University News

Deficit Reduction Working Group releases recommendations

Areas for budget reduction include employee benefits, IT staff, libraries

By
Metro Editor
Thursday, May 14, 2015

The Deficit Reduction Working Group proposed recommendations for achieving $7 million in savings over the next three to five years, focusing on utilities, employee benefits and information technology, Provost Vicki Colvin wrote in a community-wide email Friday.

The working group formed in October to address the University’s structural operating deficit of $10 million. The recommendations outline seven specific areas for budget reduction: the dean of the faculty’s budget, Computing and Information Services, benefits, utilities, visiting scholar housing, libraries and facilities and maintenance.

President Christina Paxson P’19 and Colvin will consider the recommendations for approval over the summer, said Vice President for Communications Cass Cliatt. They will solicit feedback from Brown community members through an online form until June 30 to inform their decisions, she added.

The working group proposed eliminating some “non-regular” faculty-taught courses that enroll 10 or fewer students.

The group also suggested consolidating all IT staff into CIS and removing 10 to 11 IT staff positions through attrition over the next few years. Currently, 163 IT staff members work outside of CIS, and 78 of those staff members perform work that CIS already offers, according to the report.

Under the benefits area, the group recommended introducing annual deductibles for individual University employees and their families and increasing office co-pay. The group also suggested freezing the Tuition Aid Program, which currently provides $10,400 in tuition assistance to each college-age child of a University employee.

In November 2013, the University agreed to increase TAP each year at a rate proportional to that of tuition increases following the release of an ad hoc committee’s report on employee benefits. At roughly 24 percent of tuition, Brown’s TAP lags behind that of peer institutions, which offer an average contribution of about 62 percent, according to the ad hoc committee’s report.

Spending on campus buildings also emerged as a key theme of the working group’s report, with recommendations for improved ventilation systems in labs, a conversion of some visiting scholar housing to student dormitories and reorganization of Facilities Management staffing.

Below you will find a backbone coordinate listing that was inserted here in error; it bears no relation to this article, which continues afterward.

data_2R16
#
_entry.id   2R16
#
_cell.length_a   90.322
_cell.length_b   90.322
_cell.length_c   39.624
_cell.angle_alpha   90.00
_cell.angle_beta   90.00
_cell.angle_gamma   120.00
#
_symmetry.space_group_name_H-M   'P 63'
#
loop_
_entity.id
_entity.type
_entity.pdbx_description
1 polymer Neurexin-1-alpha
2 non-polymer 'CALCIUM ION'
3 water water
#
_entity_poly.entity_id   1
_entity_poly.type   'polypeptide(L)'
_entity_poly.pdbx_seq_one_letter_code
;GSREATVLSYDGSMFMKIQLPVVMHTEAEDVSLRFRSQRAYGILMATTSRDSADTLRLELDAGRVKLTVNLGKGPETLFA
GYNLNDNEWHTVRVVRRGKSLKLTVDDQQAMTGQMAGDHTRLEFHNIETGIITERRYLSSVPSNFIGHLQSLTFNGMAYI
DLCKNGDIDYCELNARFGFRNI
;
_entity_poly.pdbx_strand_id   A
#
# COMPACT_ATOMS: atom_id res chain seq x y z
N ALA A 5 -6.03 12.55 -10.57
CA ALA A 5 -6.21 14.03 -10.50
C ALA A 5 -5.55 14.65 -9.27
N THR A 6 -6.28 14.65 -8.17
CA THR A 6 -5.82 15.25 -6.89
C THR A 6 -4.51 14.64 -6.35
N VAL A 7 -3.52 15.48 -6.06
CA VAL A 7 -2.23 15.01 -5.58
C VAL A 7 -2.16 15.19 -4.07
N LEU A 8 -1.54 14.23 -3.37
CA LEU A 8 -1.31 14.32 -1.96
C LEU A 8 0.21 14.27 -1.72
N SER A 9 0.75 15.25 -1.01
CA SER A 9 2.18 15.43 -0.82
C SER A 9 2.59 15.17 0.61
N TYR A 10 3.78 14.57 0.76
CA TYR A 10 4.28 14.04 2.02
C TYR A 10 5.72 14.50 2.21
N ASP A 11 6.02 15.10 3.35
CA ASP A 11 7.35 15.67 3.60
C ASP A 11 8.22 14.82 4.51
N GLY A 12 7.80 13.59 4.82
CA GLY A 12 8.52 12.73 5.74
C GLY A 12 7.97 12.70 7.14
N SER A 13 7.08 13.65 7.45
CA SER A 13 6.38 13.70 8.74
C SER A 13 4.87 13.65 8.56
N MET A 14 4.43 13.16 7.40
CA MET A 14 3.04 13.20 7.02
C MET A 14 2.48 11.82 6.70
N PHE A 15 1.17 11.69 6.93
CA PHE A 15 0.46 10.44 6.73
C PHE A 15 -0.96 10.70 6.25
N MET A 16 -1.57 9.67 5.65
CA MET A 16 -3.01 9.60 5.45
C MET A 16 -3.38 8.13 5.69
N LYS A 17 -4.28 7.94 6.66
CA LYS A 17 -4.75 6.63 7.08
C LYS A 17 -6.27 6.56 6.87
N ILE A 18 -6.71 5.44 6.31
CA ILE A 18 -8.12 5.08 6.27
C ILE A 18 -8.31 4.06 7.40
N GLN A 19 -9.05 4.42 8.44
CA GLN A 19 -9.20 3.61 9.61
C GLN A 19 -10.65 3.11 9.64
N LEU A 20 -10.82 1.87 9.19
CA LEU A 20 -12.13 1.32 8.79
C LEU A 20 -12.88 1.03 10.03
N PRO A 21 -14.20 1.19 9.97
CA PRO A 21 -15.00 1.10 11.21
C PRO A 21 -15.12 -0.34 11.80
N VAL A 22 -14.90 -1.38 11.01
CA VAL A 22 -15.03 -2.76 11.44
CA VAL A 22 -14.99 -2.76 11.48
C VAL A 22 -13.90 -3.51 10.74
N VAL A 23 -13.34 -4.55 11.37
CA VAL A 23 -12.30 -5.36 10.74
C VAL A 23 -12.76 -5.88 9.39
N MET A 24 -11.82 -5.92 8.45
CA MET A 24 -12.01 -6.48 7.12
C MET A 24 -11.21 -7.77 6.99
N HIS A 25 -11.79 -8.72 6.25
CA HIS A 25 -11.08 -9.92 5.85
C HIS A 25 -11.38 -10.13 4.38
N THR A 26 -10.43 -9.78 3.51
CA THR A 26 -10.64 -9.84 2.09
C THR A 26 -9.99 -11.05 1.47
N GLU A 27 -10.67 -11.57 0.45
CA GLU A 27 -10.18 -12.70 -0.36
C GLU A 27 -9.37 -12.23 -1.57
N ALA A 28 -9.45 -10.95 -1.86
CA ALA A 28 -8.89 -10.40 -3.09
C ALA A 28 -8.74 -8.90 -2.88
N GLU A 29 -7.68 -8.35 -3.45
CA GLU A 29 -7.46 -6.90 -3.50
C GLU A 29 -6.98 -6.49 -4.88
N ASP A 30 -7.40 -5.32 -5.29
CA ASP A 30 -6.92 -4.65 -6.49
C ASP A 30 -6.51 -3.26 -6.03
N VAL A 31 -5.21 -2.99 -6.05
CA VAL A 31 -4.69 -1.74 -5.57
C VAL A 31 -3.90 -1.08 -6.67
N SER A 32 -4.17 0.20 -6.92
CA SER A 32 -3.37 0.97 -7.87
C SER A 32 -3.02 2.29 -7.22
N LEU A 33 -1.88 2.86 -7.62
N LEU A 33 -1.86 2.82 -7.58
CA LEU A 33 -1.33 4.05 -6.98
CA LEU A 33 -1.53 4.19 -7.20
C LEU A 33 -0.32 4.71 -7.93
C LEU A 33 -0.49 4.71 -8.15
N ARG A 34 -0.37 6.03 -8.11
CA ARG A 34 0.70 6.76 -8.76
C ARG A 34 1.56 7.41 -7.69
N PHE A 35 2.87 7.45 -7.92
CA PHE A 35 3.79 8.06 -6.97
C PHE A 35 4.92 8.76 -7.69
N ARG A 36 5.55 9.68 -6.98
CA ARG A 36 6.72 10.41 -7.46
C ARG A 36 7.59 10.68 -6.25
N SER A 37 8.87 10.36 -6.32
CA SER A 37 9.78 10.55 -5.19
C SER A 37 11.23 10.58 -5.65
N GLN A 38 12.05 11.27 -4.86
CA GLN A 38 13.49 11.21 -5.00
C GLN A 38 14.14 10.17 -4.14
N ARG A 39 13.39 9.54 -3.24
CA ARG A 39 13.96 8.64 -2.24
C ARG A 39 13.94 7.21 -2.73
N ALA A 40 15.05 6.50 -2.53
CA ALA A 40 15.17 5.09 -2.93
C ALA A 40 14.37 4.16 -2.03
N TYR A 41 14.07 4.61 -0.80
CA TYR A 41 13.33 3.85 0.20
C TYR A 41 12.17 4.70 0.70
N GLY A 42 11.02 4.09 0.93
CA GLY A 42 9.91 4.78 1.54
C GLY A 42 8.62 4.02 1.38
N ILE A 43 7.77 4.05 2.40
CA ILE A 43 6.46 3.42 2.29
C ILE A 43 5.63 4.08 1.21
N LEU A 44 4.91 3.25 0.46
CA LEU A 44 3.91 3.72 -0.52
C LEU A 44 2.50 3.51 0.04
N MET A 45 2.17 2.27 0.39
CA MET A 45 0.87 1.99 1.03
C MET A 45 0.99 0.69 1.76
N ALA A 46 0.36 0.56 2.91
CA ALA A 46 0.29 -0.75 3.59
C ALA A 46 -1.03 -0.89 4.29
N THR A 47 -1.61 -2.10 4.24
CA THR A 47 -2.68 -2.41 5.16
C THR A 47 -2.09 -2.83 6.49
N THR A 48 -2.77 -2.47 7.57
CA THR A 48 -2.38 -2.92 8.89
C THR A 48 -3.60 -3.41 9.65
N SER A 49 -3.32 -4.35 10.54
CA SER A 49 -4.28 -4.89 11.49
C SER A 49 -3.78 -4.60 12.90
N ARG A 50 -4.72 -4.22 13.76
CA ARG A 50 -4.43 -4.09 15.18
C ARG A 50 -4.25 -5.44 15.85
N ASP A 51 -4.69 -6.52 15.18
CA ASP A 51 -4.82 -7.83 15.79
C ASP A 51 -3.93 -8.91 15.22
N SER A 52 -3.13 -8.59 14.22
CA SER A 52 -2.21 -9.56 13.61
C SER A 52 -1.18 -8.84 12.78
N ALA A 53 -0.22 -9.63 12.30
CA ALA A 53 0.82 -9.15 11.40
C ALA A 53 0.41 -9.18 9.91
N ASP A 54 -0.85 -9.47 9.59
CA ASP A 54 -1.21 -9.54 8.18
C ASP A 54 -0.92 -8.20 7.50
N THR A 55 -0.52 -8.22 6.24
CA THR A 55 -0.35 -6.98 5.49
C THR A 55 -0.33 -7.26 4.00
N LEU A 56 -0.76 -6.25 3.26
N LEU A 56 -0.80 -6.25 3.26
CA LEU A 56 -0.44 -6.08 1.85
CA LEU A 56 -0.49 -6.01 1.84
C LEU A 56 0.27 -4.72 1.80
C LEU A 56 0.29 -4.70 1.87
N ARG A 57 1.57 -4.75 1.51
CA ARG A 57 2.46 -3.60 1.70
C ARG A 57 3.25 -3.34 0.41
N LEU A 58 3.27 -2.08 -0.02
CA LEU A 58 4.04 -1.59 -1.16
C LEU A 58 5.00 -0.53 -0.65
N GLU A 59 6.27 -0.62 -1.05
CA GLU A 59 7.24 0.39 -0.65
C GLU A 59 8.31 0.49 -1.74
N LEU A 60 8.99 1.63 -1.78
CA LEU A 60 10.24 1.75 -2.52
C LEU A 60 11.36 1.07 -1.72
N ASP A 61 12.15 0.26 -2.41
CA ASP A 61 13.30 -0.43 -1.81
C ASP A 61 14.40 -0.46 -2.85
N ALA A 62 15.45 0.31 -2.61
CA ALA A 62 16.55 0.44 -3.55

Libraries were also a target of savings, with recommendations including reducing library hours during off-season parts of the year and charging admission fees to alums and campus visitors.

The working group consisted of 13 faculty members, seven staff members and three students appointed by Paxson and Colvin “based on their active involvement with the community,” Cliatt said.

Group members “kept an open mind, but we looked at areas with the biggest budget and looked at costs,” said Janet Blume, senior associate dean of the faculty and a member of the working group. The report stresses that IT staff will be reduced through attrition only, and that layoffs remained a possibility but were “a line we didn’t want to cross,” Blume said.

“We did what we thought would be reasonable,” Blume said. But some budget cuts “might be painful in ways we couldn’t tell” or have “unintended financial consequences,” she said. If approved, changes to employee benefits will “have to be rolled out gently,” she added.

The recommendations “shouldn’t be confused with the only steps the University is engaging in to address cost savings,” Cliatt said, adding that the administration remains consistently involved with fundraising, grant revenue, space utilization and project development in order to reduce the deficit.

The working group’s recommendations represent an “attainable goal” but “might not get us all the way there,” Cliatt said.

“We’re going to dig very deeply into the recommendations… Some will be accepted, some will be adjusted and some may be put on hold for further long-term study,” Cliatt said.

Community feedback will form a crucial part of the evaluation process, she said. “The working group provided diverse perspectives, but there could be other insights within the community that we should consider.”